Law of Diminishing Marginal Utility
The Law of Diminishing Marginal Utility (LDMU) states that the marginal utility of a commodity decreases as more units are acquired. It is a fundamental law in economics and explains how the utility derived from any goods or services decrease with increase in consumption.
The Law of Diminishing Marginal Utility is also known as Jevons Paradox. It was first introduced in 1865 by William Stanley. This law is a generalization of the principle that all goods and services have an intrinsic value and utility. As such, it is not just limited to economics but also applies to other fields such as marketing, management, and psychology.
Limitations of Law of Diminishing Marginal Utility
There are some limitations of the “Law of Diminishing Marginal Utility”. Some of such limitations are:
- Suitable Units
- Suitable Time
- No change in consumers’ taste
- Normal Person
- Constant Income
- Rare Collection
- Not applicable to Money
- Other possessions
Consumers generally consume commodities at suitable units. When commodities are consumed at a suitable unit, its utility is constant. We barely consume something till we lose its utility. So, in such a case, this law of diminishing marginal utility is not applicable.
This law is applicable when a commodity is consumed within a certain time period. The time factor is important for this Law of Diminishing Marginal Utility. For instance, If we consume product X at 10 a.m. in the morning and the same product X at 3 p.m., there will not be any change in the utility of that product X. In such a wide interval, one might not have the diminishing marginal utility.
If we consume commodity X at an interval of 10 minutes, this law will be applicable as the utility for the commodity will decrease with extra units of consumption.
When we consume the same product at different seasons, the utility may remain the same.
No change in consumers’ taste
For diminishing marginal utility, consumers should develop the change in taste over time with the consumption of additional units of the commodity. If the consumers’ taste remains the same, the Law of Diminishing Marginal Utility is not applicable.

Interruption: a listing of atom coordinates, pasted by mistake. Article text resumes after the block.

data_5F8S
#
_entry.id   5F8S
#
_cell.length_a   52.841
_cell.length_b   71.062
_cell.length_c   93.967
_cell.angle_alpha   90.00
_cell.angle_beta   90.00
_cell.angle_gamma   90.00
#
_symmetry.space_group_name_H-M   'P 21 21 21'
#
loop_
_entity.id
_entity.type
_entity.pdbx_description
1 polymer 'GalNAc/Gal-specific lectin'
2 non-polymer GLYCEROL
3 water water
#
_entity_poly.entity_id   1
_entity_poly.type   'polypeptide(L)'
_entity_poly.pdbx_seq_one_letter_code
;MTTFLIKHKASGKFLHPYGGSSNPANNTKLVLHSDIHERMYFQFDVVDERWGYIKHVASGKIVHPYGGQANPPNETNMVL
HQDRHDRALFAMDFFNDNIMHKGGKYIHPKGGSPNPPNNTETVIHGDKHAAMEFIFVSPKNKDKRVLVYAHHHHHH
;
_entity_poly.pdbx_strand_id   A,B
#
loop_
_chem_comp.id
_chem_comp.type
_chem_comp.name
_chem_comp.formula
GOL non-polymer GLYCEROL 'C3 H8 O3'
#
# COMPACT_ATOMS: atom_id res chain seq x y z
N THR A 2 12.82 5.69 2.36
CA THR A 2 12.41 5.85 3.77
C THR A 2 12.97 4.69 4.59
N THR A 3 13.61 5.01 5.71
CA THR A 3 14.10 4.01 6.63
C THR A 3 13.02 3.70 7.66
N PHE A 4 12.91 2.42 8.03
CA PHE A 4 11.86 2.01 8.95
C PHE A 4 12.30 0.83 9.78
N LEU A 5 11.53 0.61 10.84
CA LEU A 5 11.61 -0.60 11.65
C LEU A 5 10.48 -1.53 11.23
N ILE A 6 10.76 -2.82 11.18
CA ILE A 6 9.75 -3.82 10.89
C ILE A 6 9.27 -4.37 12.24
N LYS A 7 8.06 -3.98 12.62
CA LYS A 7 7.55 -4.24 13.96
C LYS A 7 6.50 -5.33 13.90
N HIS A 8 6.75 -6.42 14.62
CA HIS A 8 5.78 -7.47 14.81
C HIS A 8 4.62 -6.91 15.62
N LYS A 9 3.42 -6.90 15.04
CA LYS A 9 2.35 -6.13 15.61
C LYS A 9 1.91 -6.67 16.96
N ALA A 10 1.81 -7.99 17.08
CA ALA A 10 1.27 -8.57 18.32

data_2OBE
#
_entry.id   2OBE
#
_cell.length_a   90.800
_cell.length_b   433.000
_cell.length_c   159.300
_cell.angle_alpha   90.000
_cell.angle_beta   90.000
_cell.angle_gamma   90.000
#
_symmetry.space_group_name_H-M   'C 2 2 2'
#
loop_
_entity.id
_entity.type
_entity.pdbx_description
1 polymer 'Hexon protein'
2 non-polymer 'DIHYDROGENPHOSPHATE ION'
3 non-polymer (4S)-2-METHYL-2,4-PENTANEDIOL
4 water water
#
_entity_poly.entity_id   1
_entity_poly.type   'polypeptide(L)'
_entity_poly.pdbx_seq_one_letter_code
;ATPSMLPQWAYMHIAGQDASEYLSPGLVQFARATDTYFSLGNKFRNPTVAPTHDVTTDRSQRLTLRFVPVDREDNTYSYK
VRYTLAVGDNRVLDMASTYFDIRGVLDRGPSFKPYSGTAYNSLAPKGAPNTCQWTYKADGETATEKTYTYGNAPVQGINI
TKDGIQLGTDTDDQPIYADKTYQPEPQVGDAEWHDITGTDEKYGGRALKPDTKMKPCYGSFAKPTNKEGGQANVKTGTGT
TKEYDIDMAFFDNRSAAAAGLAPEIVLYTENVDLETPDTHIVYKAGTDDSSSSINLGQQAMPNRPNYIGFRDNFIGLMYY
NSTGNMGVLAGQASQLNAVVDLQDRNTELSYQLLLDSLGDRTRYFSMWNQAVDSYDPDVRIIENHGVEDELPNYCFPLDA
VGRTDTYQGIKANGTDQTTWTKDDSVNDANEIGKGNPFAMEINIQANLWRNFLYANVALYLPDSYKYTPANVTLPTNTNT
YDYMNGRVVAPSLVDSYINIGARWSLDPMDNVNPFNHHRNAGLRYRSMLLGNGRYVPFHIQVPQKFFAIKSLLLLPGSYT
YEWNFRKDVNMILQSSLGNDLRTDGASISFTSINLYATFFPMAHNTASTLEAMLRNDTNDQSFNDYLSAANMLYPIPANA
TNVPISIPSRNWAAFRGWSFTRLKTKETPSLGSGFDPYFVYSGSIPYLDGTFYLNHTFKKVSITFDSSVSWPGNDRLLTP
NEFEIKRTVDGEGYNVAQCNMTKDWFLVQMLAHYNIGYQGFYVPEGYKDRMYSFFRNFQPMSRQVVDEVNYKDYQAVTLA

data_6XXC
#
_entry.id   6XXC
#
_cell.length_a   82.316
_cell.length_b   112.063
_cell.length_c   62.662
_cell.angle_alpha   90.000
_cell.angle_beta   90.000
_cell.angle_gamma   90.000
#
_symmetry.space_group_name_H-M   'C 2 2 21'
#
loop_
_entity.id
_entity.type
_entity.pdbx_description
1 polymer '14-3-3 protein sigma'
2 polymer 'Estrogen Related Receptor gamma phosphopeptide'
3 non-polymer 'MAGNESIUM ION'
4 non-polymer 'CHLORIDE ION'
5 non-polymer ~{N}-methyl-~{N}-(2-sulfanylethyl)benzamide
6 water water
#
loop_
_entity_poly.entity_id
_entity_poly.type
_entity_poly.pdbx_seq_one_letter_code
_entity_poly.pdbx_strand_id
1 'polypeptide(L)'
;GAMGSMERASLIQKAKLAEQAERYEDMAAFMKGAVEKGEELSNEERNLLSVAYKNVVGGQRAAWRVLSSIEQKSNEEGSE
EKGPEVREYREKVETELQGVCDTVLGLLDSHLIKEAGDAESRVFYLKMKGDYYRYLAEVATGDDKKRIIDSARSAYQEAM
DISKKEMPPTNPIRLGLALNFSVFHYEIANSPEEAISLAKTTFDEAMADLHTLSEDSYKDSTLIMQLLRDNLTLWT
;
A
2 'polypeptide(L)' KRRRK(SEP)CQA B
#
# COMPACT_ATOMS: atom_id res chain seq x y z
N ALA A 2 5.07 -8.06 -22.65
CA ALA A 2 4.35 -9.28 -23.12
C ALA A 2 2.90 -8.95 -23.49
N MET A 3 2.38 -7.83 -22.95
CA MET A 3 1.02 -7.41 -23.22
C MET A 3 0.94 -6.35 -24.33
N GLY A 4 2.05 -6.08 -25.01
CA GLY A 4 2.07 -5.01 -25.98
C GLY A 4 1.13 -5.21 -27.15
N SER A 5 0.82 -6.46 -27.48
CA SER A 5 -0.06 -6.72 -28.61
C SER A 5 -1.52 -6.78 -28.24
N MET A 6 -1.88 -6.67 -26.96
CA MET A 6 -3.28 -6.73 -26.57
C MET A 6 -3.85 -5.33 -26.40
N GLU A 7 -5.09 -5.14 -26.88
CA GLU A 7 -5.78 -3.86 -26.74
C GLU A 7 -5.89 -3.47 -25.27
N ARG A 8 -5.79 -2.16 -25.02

This means, if consumers are not losing the taste with additional consumption and are actually enjoying the commodity, this law doesn’t act.
Marginal Utility concept is applicable to normal natural people, which means an individual which shows rational behavior. Diminishing Marginal Utility doesn’t hold true abnormal individuals like misers.
If consumers behave in queer and irrational manner, this law will not hold true.
Constant income is one of the essential considerations for the Law of Diminishing Marginal Utility. For this law to be valid, we keep the income of consumers constant. The change in income of the consumer can impact the behavior of consumers. When consumer income increases, the perceived value of a commodity might change affecting the utility. When income is constant, the utility of the product is constant.
When commodities belong to rare collectibles, this law does not hold true. Rare collections or antique commodities are not normal goods, therefore consumers have different approaches towards such collectibles. For a Numismatic, collection of more coins provides satisfaction. The more s/he collects coins over time, the more it provides satisfaction.
Utility of a commodity also depends on the fashion i.e. what is currently trending. When there is a trend of something, the utility is always high for the commodity that is trending, consumption does not affect in this case. Similarly, if something is out of fashion, utility goes down despite the consumption.
Not applicable to Money
Money doesn’t follow the rule of diminishing marginal utility. In the case of money, the more you have, the more you want. All consumers want money and the utility of money is always high
Sometimes, the utility of one commodity is dependent on another commodity. Law of diminishing marginal utility does not consider these dependency commodities. This law deals in a single commodity at a time.
For instance, the utility of car driving is directly affected by the demand and supply of petrol in the market.